Violence of such magnitude would be unsettling, but for the ludicrous and surreal glibness of Bulletstorm’s world and the characters who inhabit it. The main character, for example, is a drunken former-soldier-now-renegade type, an idiot hell-bent on revenge. One of the few choices he can make along the way is whether or not he continues to get drunk. In tone, Bulletstorm is thankfully far from the psychotic-driven and creeping Manhunt, a game the average human needs to chase with fifteen minutes of weeping in the shower.

To make downtime more interesting, the player is compelled to pay attention to Important Things—such as huge explosions in the distance—via quick time events. Correct button presses earn point rewards, so I suppose one might progress through the game using dull, routine (compassionate?) murders, so long as they possess the dogmatic obedience required to ‘win’ these cut scenes. But that would be missing the point.

There’s a story of sorts that pins up the premise, a narrative tentpole that delays the inevitable revenge and idly describes why it is that soldiers who shoot an enemy in the balls, then kick them in the face (MERCY) are more deserving of ammunition than those with a modicum of respect for their opponents (HEADSHOT). Once again I refer you to the MGM Studios allegory: The rider is thrown wildly from one experience to the next, following the predictably unpredictable train tracks. You will lose count of the times the protagonist does that ‘hazy, dazed, wake up off the ground to find out where he is now’ routine.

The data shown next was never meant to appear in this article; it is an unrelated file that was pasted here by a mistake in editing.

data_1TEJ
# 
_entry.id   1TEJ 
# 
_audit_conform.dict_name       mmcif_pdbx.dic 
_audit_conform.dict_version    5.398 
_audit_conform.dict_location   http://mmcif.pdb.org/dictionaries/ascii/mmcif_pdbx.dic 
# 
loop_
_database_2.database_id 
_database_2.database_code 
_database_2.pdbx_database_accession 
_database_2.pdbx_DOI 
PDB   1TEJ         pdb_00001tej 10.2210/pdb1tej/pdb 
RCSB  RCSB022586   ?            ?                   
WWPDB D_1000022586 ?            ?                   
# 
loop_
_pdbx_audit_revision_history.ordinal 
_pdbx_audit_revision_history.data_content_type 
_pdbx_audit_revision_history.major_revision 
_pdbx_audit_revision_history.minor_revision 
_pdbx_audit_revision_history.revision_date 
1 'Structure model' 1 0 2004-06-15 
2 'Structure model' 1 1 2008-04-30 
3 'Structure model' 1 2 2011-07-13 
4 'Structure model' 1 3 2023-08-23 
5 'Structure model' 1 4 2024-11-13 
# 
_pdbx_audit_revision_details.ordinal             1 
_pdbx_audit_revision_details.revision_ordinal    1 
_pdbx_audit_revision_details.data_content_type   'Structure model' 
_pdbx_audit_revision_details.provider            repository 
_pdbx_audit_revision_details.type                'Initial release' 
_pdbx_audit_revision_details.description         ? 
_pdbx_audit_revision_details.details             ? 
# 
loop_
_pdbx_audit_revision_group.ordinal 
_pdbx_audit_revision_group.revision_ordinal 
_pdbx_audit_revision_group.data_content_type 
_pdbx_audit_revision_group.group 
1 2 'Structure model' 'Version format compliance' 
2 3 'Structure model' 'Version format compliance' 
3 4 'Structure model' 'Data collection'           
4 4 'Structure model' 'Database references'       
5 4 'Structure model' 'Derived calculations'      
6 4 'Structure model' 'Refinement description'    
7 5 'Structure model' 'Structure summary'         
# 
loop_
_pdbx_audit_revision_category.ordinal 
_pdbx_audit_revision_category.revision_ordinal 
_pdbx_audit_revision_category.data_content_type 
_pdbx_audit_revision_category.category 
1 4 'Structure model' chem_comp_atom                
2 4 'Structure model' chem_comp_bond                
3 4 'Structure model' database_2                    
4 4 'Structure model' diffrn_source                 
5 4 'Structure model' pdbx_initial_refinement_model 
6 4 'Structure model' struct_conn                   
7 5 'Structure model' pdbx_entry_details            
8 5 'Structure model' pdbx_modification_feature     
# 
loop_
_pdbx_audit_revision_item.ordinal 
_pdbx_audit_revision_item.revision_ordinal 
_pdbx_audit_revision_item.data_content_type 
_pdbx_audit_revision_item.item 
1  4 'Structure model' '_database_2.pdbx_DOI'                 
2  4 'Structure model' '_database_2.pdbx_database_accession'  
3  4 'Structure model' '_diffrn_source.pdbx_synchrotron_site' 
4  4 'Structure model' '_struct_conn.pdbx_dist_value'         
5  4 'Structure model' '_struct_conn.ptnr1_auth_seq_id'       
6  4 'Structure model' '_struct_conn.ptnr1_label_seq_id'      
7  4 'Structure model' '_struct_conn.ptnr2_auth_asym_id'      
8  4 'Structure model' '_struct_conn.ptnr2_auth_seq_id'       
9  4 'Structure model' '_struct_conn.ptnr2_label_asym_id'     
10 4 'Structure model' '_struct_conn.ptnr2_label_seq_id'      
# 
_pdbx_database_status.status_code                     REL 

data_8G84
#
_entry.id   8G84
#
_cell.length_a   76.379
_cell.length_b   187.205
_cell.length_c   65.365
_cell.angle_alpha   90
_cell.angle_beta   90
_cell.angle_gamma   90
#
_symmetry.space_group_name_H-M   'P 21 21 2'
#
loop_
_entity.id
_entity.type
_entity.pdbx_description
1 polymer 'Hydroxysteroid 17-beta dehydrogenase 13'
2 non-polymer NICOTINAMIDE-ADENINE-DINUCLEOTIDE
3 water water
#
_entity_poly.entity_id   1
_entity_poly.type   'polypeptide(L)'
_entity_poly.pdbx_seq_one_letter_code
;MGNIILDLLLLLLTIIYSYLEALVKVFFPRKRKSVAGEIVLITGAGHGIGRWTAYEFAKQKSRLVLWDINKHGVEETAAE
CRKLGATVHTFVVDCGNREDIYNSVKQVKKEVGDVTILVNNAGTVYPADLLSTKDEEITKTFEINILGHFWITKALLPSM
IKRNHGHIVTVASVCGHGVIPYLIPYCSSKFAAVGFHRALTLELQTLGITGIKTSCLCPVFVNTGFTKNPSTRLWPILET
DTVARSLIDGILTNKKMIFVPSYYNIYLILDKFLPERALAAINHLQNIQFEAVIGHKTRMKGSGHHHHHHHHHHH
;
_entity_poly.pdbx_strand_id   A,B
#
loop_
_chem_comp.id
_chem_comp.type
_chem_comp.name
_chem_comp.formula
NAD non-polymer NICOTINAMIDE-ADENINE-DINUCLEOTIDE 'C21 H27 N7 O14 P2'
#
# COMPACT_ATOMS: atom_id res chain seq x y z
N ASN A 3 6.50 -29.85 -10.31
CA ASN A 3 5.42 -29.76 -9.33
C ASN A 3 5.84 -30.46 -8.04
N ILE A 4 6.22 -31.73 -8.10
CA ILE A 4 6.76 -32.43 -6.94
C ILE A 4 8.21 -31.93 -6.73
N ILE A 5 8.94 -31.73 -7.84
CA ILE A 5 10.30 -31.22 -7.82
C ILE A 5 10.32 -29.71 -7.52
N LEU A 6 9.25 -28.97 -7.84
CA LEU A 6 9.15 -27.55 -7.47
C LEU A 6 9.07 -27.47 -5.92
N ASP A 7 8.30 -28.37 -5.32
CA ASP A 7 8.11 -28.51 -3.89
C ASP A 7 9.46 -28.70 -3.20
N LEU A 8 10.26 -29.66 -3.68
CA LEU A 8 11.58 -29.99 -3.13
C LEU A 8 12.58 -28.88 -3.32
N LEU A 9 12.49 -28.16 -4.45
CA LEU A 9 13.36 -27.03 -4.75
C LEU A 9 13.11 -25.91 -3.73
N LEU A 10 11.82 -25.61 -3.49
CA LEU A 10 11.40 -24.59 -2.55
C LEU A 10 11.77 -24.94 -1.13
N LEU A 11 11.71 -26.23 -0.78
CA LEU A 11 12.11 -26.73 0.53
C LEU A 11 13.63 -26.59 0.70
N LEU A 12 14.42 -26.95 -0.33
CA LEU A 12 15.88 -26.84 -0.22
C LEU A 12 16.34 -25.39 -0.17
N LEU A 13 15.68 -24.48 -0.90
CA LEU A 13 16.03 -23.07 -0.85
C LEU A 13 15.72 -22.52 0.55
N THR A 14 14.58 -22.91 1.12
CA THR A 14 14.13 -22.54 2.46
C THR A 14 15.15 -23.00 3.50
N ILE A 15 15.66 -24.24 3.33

The fact that the game remains enjoyable is a testament to the power of the Epic polish that lovingly drenches the whole juvenile circus.

“Anarchy” Is Right

Anarchy, Bulletstorm’s multiplayer component, is cooperative, which is absolutely mystifying given that the core single-player premise is ‘I will be the one who kills them all’. If you play with pubbies, you will quickly understand the consequences of this behavioural dissonance.

False Allegations of Rape